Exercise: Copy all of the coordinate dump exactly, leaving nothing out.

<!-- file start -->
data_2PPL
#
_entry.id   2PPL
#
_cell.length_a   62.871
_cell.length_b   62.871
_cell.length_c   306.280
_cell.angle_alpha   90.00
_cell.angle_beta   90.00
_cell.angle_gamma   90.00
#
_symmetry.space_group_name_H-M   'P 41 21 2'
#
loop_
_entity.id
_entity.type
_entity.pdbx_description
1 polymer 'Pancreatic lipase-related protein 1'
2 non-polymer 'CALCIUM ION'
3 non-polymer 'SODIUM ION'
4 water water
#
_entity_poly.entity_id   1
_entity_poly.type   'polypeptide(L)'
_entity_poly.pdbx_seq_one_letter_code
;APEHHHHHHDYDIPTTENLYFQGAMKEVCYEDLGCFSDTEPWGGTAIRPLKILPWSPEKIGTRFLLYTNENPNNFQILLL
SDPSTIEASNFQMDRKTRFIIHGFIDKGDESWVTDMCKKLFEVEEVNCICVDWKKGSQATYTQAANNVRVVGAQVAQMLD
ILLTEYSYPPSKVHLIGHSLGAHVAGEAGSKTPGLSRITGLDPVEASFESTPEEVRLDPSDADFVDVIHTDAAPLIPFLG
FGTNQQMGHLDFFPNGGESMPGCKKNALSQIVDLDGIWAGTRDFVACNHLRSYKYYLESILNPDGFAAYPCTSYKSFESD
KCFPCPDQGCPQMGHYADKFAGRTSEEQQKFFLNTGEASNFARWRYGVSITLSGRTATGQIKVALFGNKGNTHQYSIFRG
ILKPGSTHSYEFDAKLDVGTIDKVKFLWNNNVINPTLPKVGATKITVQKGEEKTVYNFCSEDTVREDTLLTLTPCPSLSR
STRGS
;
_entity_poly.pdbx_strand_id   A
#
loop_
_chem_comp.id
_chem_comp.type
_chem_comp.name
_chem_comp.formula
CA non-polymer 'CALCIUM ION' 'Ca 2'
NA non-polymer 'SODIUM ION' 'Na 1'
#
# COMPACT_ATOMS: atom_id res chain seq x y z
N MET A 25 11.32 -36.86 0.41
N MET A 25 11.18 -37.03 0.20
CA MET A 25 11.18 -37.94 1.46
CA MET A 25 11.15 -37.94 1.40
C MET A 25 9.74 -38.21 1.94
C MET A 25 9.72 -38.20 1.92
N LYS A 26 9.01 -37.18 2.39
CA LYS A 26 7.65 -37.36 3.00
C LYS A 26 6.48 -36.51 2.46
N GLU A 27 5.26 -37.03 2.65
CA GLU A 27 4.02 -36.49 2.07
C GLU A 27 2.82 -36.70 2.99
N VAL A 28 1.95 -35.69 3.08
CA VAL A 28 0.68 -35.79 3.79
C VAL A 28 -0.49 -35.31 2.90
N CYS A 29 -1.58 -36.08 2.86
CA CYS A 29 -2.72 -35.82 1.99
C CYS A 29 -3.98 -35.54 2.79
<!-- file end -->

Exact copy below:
data_2PPL
#
_entry.id   2PPL
#
_cell.length_a   62.871
_cell.length_b   62.871
_cell.length_c   306.280
_cell.angle_alpha   90.00
_cell.angle_beta   90.00
_cell.angle_gamma   90.00
#
_symmetry.space_group_name_H-M   'P 41 21 2'
#
loop_
_entity.id
_entity.type
_entity.pdbx_description
1 polymer 'Pancreatic lipase-related protein 1'
2 non-polymer 'CALCIUM ION'
3 non-polymer 'SODIUM ION'
4 water water
#
_entity_poly.entity_id   1
_entity_poly.type   'polypeptide(L)'
_entity_poly.pdbx_seq_one_letter_code
;APEHHHHHHDYDIPTTENLYFQGAMKEVCYEDLGCFSDTEPWGGTAIRPLKILPWSPEKIGTRFLLYTNENPNNFQILLL
SDPSTIEASNFQMDRKTRFIIHGFIDKGDESWVTDMCKKLFEVEEVNCICVDWKKGSQATYTQAANNVRVVGAQVAQMLD
ILLTEYSYPPSKVHLIGHSLGAHVAGEAGSKTPGLSRITGLDPVEASFESTPEEVRLDPSDADFVDVIHTDAAPLIPFLG
FGTNQQMGHLDFFPNGGESMPGCKKNALSQIVDLDGIWAGTRDFVACNHLRSYKYYLESILNPDGFAAYPCTSYKSFESD
KCFPCPDQGCPQMGHYADKFAGRTSEEQQKFFLNTGEASNFARWRYGVSITLSGRTATGQIKVALFGNKGNTHQYSIFRG
ILKPGSTHSYEFDAKLDVGTIDKVKFLWNNNVINPTLPKVGATKITVQKGEEKTVYNFCSEDTVREDTLLTLTPCPSLSR
STRGS
;
_entity_poly.pdbx_strand_id   A
#
loop_
_chem_comp.id
_chem_comp.type
_chem_comp.name
_chem_comp.formula
CA non-polymer 'CALCIUM ION' 'Ca 2'
NA non-polymer 'SODIUM ION' 'Na 1'
#
# COMPACT_ATOMS: atom_id res chain seq x y z
N MET A 25 11.32 -36.86 0.41
N MET A 25 11.18 -37.03 0.20
CA MET A 25 11.18 -37.94 1.46
CA MET A 25 11.15 -37.94 1.40
C MET A 25 9.74 -38.21 1.94
C MET A 25 9.72 -38.20 1.92
N LYS A 26 9.01 -37.18 2.39
CA LYS A 26 7.65 -37.36 3.00
C LYS A 26 6.48 -36.51 2.46
N GLU A 27 5.26 -37.03 2.65
CA GLU A 27 4.02 -36.49 2.07
C GLU A 27 2.82 -36.70 2.99
N VAL A 28 1.95 -35.69 3.08
CA VAL A 28 0.68 -35.79 3.79
C VAL A 28 -0.49 -35.31 2.90
N CYS A 29 -1.58 -36.08 2.86
CA CYS A 29 -2.72 -35.82 1.99
C CYS A 29 -3.98 -35.54 2.79